Will Germany Confront Morsi’s Holocaust Denial?
When video footage from 2010 of then-Muslim Brotherhood leader Mohamed Morsi calling Jews “the descendants of apes and pigs” surfaced two weeks ago, it properly focused international attention on the Brotherhood’s bigoted ideology. Morsi’s comments, after all, are just the tip of the iceberg for the Brotherhood, which has long argued that Egyptian Christians should be barred from running for president, and which recently pushed through a new constitution that denies religious rights to Baha’is and Shiites.
Given that the Muslim Brotherhood is now Egypt’s ruling party and Morsi is Egypt’s president, the international community must challenge the Brotherhood on its many hatreds to ensure that they are never acted upon. In this vein, Morsi’s visit to Germany on Wednesday represents an important opportunity to force him to recant perhaps the vilest example of the Brotherhood’s intolerance: its denial of the Holocaust.
Ironically, Morsi’s visit will come only days after International Holocaust Remembrance Day, which the German government first established in 1996 and the United Nations later recognized in 2005 to mark the sixtieth anniversary of the liberation of Auschwitz-Birkenau death camp. Although the purpose of Holocaust Remembrance Day is to raise awareness of genocides to prevent them from being repeated, the Muslim Brotherhood used the occasion in 2010 to argue that the Holocaust is “the largest swindling operation in history.”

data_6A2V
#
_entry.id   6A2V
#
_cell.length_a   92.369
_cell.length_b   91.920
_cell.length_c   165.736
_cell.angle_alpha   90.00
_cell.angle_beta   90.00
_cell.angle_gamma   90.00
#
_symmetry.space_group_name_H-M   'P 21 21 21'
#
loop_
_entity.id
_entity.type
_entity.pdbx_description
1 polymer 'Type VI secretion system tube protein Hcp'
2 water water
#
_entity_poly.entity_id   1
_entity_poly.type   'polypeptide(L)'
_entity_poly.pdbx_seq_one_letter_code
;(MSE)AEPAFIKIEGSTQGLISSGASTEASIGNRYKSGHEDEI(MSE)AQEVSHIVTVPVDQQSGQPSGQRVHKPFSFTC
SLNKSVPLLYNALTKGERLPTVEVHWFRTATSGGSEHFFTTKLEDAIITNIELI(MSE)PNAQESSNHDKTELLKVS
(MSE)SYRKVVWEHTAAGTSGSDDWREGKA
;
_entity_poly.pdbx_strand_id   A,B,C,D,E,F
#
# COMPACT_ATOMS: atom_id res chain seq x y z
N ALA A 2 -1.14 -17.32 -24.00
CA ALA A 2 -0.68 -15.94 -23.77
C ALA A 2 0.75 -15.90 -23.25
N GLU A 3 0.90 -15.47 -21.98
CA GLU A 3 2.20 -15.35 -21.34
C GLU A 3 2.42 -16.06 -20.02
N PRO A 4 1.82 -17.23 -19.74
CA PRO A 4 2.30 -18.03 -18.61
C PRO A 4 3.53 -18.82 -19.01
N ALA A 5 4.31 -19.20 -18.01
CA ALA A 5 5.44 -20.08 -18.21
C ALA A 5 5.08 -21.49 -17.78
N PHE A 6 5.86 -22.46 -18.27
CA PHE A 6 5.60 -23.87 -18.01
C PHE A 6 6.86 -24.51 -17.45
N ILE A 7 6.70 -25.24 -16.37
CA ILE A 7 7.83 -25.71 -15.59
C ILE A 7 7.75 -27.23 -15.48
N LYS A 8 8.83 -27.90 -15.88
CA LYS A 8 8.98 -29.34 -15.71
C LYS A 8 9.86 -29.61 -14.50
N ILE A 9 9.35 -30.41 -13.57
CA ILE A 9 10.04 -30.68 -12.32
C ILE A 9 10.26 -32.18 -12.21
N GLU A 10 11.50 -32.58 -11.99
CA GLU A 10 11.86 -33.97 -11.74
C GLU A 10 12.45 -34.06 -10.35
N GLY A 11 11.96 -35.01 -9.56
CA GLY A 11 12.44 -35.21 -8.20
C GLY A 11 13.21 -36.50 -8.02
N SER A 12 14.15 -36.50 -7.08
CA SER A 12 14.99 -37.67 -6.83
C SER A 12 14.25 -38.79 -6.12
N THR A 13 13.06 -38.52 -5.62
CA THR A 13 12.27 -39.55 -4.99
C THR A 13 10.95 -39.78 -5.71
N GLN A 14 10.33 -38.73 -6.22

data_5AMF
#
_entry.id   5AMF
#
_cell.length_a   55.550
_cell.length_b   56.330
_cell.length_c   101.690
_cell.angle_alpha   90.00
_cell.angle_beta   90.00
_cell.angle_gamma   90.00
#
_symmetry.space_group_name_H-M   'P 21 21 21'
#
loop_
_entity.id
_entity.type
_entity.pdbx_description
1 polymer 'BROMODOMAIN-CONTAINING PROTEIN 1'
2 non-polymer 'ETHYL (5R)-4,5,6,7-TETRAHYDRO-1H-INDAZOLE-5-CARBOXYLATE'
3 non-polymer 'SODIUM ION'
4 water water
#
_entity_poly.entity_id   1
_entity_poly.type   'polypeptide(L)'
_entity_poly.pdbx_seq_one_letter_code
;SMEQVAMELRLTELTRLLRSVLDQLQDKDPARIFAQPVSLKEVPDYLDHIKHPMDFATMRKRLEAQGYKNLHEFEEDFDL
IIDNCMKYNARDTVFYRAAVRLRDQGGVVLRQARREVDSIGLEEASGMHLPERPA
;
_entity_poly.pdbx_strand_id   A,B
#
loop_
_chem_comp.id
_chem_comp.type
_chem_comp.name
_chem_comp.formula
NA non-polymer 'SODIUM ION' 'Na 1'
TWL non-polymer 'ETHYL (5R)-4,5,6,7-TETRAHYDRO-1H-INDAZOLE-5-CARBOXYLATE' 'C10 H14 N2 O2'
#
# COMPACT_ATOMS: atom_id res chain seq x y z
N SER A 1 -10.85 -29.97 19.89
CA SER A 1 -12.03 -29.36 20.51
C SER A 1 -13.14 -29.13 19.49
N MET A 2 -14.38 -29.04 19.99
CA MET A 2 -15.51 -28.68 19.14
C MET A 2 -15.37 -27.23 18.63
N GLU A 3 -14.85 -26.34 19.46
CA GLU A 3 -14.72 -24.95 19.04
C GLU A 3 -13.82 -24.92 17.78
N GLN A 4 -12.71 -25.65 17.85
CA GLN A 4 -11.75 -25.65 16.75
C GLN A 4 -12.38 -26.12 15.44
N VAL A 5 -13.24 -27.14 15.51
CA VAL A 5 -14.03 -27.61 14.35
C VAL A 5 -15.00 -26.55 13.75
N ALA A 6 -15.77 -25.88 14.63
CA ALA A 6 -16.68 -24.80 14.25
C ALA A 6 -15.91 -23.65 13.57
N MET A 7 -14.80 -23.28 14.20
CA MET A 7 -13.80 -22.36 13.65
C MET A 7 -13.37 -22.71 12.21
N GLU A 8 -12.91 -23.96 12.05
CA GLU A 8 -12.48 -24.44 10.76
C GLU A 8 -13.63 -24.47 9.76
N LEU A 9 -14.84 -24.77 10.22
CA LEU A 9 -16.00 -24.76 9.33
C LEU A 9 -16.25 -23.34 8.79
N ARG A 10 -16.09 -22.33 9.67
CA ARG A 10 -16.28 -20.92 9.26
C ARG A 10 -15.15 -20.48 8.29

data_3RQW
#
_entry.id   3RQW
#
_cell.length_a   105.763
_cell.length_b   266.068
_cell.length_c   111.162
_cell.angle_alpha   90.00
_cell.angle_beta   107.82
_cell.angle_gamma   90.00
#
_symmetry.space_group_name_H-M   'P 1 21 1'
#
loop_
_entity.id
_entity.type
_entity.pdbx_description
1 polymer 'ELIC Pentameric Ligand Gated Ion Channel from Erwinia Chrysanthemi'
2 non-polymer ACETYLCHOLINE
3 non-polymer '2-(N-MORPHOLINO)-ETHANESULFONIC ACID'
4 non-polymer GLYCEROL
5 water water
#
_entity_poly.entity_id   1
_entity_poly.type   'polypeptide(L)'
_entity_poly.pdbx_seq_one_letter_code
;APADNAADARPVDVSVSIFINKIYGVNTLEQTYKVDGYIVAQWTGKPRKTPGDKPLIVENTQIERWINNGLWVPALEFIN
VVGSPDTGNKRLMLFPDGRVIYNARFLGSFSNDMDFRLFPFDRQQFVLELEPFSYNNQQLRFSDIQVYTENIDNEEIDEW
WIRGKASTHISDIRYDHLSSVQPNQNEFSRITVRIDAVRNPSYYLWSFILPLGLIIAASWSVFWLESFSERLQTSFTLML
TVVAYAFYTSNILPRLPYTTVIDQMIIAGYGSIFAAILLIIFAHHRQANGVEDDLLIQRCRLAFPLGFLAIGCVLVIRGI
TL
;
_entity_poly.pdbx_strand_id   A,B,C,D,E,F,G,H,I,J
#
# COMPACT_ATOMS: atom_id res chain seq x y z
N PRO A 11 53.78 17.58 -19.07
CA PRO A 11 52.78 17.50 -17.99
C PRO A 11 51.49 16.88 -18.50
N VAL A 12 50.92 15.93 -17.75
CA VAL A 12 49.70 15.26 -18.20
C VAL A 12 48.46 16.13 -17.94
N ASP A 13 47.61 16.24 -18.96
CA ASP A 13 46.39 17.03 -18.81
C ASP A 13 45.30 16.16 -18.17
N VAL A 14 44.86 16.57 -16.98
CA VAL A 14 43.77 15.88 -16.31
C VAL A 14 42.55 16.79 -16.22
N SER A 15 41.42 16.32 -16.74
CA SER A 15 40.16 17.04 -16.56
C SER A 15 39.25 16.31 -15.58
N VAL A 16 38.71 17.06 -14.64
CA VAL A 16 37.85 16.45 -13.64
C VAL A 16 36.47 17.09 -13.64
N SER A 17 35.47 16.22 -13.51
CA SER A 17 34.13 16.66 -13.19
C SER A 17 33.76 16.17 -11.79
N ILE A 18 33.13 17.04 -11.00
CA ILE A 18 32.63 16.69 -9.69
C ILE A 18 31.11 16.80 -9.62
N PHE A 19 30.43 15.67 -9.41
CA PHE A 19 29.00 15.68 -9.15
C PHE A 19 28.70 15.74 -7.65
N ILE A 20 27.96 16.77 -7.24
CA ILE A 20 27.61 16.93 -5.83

According to the Brotherhood, American intelligence agencies invented the Holocaust “myth” during World War II “to destroy the image of their German opponents” and “to justify a massive war of destruction against military and civilian facilities of the Axis powers.” In its revisionist history, the Brotherhood further accused “world Zionists and Israel” of using the Holocaust for “the political and financial blackmail of Germany and other Eastern European countries,” claiming that reparations “didn’t go to the Holocaust victims or their heirs, but to the Israeli war treasury in the greatest funding operation for the real Holocaust against the Palestinian people.” Finally, the Brotherhood invented statistics to argue that many fewer than six million Jews were killed during the Holocaust. “The German census established that the number of German Jews ranged from 600-700,000 and half-a-million remained when the war ended,” according to the Brotherhood’s Holocaust history, “And this doesn’t include the Jews who died because of natural death, road accidents, and as victims of Allied air raids.”